Monday, March 11, 2013

DK, Udupi lag behind in implementation of RTE Act

DK, Udupi lag behind in implementation of RTE Act

Guruprasad T N, MANGALORE, Sep 7, 2012, DHNS :
Lack of awareness, more minority schools setback to success rate
It is a wellknownfact that the districtsof Dakshina Kannada and Udupi are known as educational hub.

But, when itcomes to the implementation of the Right to Education (RTE) Act, the response in coastal districts is verypoor. Lack of awareness,lack of interest among minoritiesand hunger forquality education than freeeducation have become a setback for the success rateof the project.

In the State, a total of 7,959 schools are covered under RTE Act in 2012-13. A total of 47,963 students are admitted including 13,289 SC students, 3,650 ST students and 31,024 students belonging to OBC category.

Surprisingly in Dakshina Kannada and Udupi districts, only 739 (out of the total 1,645
seats) and 430 (out of total 1,070 seats) students are admitted under RTE Act respectively (as on 23/07/2012).

Meanwhile, a total of 4,135 students have been admitted in Bijapur, 2,214 in Bidar, 2,766
in Bellary, 2,678 in Bangalore South, 2,000 in Bangalore North and 1,766 students have
been admitted even in smaller district like Chikkodi under RTE Act. Compared to these
districts, the coastal districts are far behind. Officials say that though all applications are accepted, applicants were less in number because of lack of information
about the Act.

Dakshina Kannada District Deputy Director of Public Instructions (DDPI) Moses Jayashekar said that as per the Act, 25 per cent reservation in every school have been reserved
for SCs, STs and OBCs, but there is no special preference for minorities, though the
number of minorities are more in number in Dakshina Kannada.

At the same time, there are many schools belonging to minorities.“More than anything else,people are concerned over quality education than free education,” he said.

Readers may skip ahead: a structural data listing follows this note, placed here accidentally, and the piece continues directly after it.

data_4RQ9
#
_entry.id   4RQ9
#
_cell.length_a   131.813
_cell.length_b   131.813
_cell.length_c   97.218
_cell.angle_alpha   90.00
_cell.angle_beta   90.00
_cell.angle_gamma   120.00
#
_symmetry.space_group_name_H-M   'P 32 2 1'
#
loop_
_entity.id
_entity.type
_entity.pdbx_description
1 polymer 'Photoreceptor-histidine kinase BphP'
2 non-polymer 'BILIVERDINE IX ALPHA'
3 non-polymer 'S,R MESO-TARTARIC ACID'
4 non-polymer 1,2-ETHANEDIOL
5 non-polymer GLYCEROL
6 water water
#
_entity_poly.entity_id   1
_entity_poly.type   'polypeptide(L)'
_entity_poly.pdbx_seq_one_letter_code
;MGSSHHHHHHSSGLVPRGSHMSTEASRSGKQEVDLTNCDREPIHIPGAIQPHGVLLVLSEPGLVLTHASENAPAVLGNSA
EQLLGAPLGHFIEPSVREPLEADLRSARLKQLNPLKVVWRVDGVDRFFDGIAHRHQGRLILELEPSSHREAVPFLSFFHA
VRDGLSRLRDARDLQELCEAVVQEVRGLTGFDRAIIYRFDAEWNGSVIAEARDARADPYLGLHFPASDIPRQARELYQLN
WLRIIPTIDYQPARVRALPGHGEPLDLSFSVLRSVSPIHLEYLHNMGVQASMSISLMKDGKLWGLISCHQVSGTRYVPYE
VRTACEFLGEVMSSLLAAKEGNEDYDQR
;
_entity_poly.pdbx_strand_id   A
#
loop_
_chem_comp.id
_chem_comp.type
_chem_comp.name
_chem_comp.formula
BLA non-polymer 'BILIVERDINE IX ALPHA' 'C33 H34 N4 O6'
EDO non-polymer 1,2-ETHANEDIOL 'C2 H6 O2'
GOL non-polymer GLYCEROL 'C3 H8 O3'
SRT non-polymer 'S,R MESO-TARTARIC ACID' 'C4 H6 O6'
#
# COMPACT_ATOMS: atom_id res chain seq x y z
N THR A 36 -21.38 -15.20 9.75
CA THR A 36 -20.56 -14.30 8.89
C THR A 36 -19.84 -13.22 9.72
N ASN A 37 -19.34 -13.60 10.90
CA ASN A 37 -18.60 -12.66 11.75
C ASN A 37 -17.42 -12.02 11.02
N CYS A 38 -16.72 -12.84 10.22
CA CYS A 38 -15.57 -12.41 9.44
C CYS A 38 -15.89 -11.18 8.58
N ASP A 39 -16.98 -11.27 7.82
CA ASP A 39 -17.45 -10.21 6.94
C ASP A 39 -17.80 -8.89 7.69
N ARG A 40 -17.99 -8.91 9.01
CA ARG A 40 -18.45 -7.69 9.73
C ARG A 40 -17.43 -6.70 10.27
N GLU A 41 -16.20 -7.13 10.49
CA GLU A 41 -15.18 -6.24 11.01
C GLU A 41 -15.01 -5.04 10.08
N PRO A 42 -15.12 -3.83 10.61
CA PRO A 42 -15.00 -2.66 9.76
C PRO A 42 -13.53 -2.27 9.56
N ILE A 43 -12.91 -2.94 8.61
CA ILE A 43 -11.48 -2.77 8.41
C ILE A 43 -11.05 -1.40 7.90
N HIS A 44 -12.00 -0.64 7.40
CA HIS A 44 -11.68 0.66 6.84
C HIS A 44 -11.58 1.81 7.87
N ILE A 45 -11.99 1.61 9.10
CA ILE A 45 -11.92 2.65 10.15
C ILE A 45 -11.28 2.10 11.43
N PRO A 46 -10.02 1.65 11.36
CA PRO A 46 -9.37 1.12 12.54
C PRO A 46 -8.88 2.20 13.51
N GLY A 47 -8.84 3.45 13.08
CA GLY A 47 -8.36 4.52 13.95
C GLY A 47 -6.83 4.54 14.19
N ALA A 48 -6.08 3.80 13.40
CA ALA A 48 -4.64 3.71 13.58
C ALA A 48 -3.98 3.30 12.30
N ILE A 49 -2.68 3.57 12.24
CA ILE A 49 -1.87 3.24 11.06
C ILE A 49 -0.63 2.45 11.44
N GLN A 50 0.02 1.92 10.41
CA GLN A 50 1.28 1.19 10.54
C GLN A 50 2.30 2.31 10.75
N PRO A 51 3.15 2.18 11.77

According to the Act, every school should reserve 25 per cent of total seats for poor in
first standard and it will continue till tenth standard. Each school should give first preference to nearby applicants. A child can apply to the schoolswithin the ward or school
which is in 2-3 kilo meter distance.

Block Education Officer (BEO) holds the responsibilityof the whole process.
Hoping for better showUnder the RTE Act, an account will be opened in the name of
child and it will be credited with Rs 11,000 every year.

In government aided schools, admission process will be normal and after the calculation of grants, children are included under the Act. Many a times, all students come under RTE in aided schools and in such cases, there is no need for application or fees collection, Moses Jayashekhar said. “The act is very much useful for the educationof poor children. Next year the response will be good,”he hoped.

Udupi DDPI Nagendra Madhyastha also agrees to the point. There was no awareness
among the people about the scheme. Minorities didn’t turn out to the scheme because of
some confusion. “Next year, the numbers would increase if the government and NGOs
work over it,” he opined.

Convenor of a NGO Forum Renny D’Souza said that lack of awareness was a setback to
the project.

“The government circulars reached late. Though the cases pertaining to the violation wereless, there was a kind of uncertainty. People feared about the future of their children,” he said.

Now onwards, the institutions with more than 70 per cent of minority students get minority institution status. The Government will be consideringthe people who have Rs 3.50 lakh or less annual income as poor. “So next year we can
expect better success rate,” he said.

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